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May 04, 2011

CAMERA Fellows Interviewed in Hadassah Magazine Story

Hadassah Magazine interviewed several CAMERA Fellows who provided their perspective of anti-Israel propaganda on their college campuses:

Jewish college students today not only confront the challenges of independence, uncooperative roommates, intense classes, but also threats to their identities and the measure of their support for Israel. The upswing in the Boycott, Divestment and Sanctions movement, scheduling of Israeli Apartheid Week and anti-Israel lectures have caused Jewish organizations, local campus groups and individual students to devote time and resources to making Israel a priority. Delegitimizing Israel even reached the hummus market in 2010, as a controversy at Princeton and DePaul Universities broke out over the sale of American-based Sabra products in their dining halls.

“You have to really care about Israel to put yourself on the line,” says Micah Toll, 21, a mechanical engineering major at the University of Pittsburgh. “It doesn’t fit into college schedules or lifestyle.” Until this year, Toll says, anti-Israel extremism was not much of a problem at Pittsburgh. Now, mock checkpoints, a play called I Heart Hamas funded by student activities fees and anti-Israel bias at the campus newspaper have caused him to become more involved. He is a fellow of CAMERA, the Committee for Accuracy in Middle East Reporting in America, one of the groups that tackles the campus environment. ... For me, it’s easy, because Israel advocates for itself through its civil rights record, its being the only democracy in the Middle East.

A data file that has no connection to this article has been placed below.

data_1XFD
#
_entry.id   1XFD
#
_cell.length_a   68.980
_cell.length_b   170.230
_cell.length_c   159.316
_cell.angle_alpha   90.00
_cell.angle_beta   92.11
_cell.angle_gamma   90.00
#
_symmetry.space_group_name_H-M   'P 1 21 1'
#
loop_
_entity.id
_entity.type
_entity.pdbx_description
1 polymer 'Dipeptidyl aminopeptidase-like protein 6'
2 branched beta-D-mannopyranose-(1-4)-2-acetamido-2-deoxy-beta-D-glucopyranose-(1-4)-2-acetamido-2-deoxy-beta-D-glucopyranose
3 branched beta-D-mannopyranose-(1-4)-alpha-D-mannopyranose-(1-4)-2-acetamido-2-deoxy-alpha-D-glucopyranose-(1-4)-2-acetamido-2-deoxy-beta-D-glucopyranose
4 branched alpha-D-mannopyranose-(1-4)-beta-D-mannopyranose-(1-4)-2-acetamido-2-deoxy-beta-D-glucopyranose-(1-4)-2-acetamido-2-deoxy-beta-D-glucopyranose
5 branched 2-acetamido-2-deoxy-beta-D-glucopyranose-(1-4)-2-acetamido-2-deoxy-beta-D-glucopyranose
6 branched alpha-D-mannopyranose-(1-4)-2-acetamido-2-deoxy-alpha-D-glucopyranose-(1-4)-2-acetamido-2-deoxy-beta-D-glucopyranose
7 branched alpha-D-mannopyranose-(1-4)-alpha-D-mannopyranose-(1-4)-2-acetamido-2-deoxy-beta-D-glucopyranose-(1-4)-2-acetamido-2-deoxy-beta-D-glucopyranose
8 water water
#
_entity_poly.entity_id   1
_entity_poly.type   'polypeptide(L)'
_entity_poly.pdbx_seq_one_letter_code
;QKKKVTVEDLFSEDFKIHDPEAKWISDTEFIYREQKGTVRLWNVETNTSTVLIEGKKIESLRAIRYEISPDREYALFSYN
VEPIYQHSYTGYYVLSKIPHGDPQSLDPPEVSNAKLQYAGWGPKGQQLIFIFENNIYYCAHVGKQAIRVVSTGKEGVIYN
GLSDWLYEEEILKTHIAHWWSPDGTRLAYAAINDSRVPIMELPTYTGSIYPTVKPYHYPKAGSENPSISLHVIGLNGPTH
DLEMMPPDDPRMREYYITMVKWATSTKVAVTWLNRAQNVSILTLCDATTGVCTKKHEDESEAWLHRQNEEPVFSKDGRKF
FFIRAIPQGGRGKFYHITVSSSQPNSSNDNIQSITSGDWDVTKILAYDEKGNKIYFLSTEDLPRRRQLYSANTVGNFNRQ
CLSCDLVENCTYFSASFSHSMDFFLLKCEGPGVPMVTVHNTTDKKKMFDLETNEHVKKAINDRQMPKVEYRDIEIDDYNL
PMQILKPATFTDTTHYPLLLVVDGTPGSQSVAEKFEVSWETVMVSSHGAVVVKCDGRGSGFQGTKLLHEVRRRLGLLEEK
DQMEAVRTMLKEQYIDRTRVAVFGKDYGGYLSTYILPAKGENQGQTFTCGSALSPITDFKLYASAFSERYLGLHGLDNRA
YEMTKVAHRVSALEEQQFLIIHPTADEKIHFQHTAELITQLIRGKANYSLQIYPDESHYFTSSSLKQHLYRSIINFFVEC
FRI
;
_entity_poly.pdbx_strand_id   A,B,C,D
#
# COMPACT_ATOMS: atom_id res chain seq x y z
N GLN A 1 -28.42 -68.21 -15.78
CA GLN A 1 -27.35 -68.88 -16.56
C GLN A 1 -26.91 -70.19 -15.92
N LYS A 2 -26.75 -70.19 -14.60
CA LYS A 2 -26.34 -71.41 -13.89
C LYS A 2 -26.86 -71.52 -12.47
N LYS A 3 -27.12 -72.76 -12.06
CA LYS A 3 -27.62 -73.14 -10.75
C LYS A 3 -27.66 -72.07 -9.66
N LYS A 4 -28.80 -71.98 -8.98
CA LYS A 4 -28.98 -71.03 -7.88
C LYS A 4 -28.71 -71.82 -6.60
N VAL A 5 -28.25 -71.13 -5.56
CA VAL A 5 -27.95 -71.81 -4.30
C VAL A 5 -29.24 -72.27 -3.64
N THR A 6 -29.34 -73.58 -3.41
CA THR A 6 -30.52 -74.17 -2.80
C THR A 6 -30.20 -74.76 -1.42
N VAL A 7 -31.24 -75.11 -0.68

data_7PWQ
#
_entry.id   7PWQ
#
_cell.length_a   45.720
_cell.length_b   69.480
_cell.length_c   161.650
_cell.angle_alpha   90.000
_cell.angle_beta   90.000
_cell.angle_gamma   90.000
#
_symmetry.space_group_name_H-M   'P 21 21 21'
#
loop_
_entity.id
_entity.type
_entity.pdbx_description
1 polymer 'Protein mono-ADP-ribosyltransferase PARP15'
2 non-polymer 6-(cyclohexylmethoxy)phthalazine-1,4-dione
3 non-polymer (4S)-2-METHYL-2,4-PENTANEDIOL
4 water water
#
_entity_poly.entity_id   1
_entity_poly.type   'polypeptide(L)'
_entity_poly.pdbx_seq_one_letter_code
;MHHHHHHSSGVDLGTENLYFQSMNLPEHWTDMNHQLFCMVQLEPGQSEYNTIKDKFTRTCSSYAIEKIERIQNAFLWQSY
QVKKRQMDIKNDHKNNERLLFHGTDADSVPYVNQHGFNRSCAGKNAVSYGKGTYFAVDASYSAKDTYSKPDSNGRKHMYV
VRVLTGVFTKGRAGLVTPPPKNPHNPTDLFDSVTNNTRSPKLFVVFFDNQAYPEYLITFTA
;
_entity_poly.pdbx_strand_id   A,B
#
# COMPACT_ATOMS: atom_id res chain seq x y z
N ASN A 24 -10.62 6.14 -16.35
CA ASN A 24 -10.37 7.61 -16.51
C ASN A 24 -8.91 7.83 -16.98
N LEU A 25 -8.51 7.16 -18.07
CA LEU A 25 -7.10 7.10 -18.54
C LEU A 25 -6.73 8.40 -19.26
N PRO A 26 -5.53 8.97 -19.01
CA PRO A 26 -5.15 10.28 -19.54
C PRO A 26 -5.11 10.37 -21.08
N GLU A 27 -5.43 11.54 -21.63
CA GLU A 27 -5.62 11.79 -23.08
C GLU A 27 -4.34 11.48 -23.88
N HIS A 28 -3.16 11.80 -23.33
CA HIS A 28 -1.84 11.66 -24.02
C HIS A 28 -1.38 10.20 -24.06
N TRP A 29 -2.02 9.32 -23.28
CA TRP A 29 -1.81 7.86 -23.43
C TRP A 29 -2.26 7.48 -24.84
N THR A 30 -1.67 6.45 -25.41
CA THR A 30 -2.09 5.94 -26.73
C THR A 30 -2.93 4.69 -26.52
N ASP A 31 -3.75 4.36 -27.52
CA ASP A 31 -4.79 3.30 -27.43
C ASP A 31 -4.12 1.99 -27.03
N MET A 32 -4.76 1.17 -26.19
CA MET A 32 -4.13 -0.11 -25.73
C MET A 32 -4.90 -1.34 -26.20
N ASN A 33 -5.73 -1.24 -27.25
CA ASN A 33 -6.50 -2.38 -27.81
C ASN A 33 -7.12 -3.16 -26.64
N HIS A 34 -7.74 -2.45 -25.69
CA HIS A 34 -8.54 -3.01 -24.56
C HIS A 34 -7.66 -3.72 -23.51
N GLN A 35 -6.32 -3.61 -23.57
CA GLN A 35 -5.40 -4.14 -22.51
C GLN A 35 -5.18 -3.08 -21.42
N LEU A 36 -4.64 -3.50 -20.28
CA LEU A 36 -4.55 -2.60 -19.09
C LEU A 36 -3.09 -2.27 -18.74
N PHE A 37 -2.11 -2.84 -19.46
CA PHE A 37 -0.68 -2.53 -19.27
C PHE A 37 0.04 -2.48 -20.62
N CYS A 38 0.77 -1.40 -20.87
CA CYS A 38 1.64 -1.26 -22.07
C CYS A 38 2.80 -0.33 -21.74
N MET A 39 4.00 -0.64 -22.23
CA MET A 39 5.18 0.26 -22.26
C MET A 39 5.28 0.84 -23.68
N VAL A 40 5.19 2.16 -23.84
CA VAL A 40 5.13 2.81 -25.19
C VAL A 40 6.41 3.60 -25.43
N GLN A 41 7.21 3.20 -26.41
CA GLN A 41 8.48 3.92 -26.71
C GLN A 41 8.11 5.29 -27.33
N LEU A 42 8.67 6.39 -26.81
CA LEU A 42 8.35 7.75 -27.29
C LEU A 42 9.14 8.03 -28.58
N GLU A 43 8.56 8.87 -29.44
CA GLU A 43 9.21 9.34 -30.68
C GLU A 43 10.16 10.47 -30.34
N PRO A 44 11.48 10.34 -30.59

Judith Leibowitz, 21, a journalism and psychology major at Brooklyn College, decided to [engage rather than disengage]. “I wear a Magen David all the time,” she says. “I am not scared of the Palestinians on campus. They are not afraid to wear their hijabs and burkas. [Jews] who are afraid to openly express their religious affiliation are giving up the fight for Israel.”

Despite the location of the campus—in the heart of Jewish Flatbush —Leibowitz notes that the Palestinian Club, founded in 2009, is more active than the “largely apathetic” Jewish student population, which makes up about a quarter of the 16,000 daytime students. ... Leibowitz was studying in Jerusalem during the 2008 terrorist attack on Merkaz Harav Yeshiva. “I realized there was nothing being said on campus when I returned,” she says, adding that she organizes pro-Israel events through a CAMERA fellowship.

Posted by AS at May 4, 2011 03:51 PM

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